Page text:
Potassium, Stroke, & Racial Inequality
Scientists have long known that eating a diet high in potassium is associated with a reduced risk of stroke. The potassium–stroke connection has now been strengthened by a study showing that potassium inhibits the function of blood platelets (Hypertension 2004;44:969–73), an effect that would be expected to protect against stroke.
Stroke is one of the leading causes of death and disability in Western societies. The most common type is caused by a blockage of one of the arteries that supplies oxygen to the brain, usually as a result of hardening of the arteries (atherosclerosis). Risk factors for stroke are similar to those for other types of cardiovascular disease: high blood pressure, elevated cholesterol levels, cigarette smoking, obesity, diabetes, and lack of exercise. Eating more potassium has been shown in both animal and human studies both to lower blood pressure and to reduce stroke risk. The stroke-preventing effect of potassium, however, is not due entirely to its effect on blood pressure, because potassium is beneficial even for people with normal blood pressure.
Blood platelets appear to be a key factor in stroke development. Platelets are blood cells that play a role in normal blood clotting. Through a complex process, platelets can also promote the development of atherosclerosis, especially if they are “overactive,” as they are in some people with heart and blood vessel disease. Drugs that inhibit platelet aggregation, such as aspirin and clopidogrel (Plavix®), are often prescribed by doctors for people who are at high risk of having a stroke.
In the new study, a group of healthy men and women supplemented their usual diet with potassium for three days, in the amount of 2,340 mg per 70 kg (154 pounds) of body weight per day. That amount of potassium is similar to the level in a typical diet. After three days, there was a significant decrease in platelet activity. The effect of the potassium supplement was more pronounced in white people than in black people, and was statistically significant only in whites. The difference in potassium effect between racial groups may have been due to the fact that black participants were somewhat deficient in potassium at the start of the study, and that three days of supplementation were not enough to replenish their potassium stores.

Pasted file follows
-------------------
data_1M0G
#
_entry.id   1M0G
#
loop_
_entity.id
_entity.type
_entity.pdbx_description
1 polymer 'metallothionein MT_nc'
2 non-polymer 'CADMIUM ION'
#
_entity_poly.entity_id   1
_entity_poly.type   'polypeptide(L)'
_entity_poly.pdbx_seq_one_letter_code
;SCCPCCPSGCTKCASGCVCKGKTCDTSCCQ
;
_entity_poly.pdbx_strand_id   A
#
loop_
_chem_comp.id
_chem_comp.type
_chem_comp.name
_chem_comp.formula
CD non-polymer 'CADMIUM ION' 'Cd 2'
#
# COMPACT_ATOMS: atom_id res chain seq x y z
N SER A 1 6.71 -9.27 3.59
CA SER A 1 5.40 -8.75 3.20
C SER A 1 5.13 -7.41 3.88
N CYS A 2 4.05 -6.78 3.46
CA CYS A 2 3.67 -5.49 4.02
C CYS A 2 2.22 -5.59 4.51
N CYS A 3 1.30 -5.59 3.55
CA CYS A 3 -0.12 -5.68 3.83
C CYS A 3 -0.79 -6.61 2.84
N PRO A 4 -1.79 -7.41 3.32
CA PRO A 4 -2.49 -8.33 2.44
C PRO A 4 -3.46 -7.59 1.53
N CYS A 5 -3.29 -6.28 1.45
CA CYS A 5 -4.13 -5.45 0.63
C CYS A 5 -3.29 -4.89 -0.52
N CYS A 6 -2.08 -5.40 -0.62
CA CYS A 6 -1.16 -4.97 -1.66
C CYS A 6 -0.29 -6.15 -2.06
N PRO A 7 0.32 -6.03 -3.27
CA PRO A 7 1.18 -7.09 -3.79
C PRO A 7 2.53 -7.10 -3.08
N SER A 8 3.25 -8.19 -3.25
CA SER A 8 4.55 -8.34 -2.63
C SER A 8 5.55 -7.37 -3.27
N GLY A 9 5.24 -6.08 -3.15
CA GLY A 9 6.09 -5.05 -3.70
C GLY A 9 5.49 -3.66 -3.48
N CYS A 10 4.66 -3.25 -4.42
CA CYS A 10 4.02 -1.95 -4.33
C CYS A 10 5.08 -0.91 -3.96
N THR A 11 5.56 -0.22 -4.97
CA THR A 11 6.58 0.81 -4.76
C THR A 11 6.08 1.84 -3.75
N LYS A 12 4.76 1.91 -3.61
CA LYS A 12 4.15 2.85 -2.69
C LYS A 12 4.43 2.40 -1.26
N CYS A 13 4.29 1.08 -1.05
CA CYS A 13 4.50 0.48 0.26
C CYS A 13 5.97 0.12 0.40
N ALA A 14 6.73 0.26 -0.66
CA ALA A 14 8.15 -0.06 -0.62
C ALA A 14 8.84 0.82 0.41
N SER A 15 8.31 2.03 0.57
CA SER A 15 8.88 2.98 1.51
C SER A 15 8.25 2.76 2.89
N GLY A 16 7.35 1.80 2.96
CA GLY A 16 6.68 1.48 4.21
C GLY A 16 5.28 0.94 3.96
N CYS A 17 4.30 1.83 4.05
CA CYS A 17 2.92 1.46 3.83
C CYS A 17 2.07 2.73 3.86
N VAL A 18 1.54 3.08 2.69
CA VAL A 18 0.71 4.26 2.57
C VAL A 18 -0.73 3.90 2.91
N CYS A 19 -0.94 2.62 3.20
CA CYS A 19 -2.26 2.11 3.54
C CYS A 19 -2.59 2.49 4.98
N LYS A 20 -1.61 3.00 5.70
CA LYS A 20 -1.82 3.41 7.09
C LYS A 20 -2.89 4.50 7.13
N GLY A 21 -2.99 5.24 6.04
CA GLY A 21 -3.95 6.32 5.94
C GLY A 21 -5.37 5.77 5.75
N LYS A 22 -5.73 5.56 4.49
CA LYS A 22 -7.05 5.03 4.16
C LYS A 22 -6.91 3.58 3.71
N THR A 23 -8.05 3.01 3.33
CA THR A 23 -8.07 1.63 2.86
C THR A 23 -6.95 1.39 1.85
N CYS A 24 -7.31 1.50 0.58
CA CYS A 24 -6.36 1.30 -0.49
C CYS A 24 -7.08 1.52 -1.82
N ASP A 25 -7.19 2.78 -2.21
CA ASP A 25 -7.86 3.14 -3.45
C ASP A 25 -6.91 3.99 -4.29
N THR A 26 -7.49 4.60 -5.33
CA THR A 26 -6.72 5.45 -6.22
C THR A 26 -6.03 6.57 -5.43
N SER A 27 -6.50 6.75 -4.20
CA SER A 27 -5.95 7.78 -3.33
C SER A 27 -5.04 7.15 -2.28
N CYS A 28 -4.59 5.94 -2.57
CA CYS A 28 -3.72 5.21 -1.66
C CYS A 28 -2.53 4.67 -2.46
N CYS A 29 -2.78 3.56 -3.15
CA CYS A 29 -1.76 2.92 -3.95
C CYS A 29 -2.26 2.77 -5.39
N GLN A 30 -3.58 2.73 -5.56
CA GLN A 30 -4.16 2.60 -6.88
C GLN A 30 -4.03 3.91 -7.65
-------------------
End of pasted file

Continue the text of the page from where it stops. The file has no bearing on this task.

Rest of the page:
African Americans have particularly high rates of both high blood pressure and stroke, and they also tend to consume less potassium in their diet than whites do. The differences in disease risk among white and black people may be due in part to genetic factors. However, environmental influences are undoubtedly involved as well. The results of the new study suggest that increasing potassium intake (by eating more fruits, vegetables, nuts, and whole grains) may be a simple way to reduce the risk of having a stroke.
Alan R. Gaby, MD, an expert in nutritional therapies, testified to the White House Commission on CAM upon request in December 2001. Dr. Gaby served as a member of the Ad-Hoc Advisory Panel of the National Institutes of Health Office of Alternative Medicine. He is the author of Preventing and Reversing Osteoporosis (Prima, 1994), and co-author of The Natural Pharmacy, 2nd Edition (Healthnotes, Three Rivers Press, 1999), the A–Z Guide to Drug-Herb-Vitamin Interactions (Healthnotes, Three Rivers Press, 1999), Clinical Essentials Volume 1 and 2 (Healthnotes, 2000), and The Patient’s Book of Natural Healing (Prima, 1999). A former professor at Bastyr University of Natural Health Sciences, in Kenmore, WA, where he served as the Endowed Professor of Nutrition, Dr. Gaby is the Chief Medical Editor for Healthnotes, Inc.
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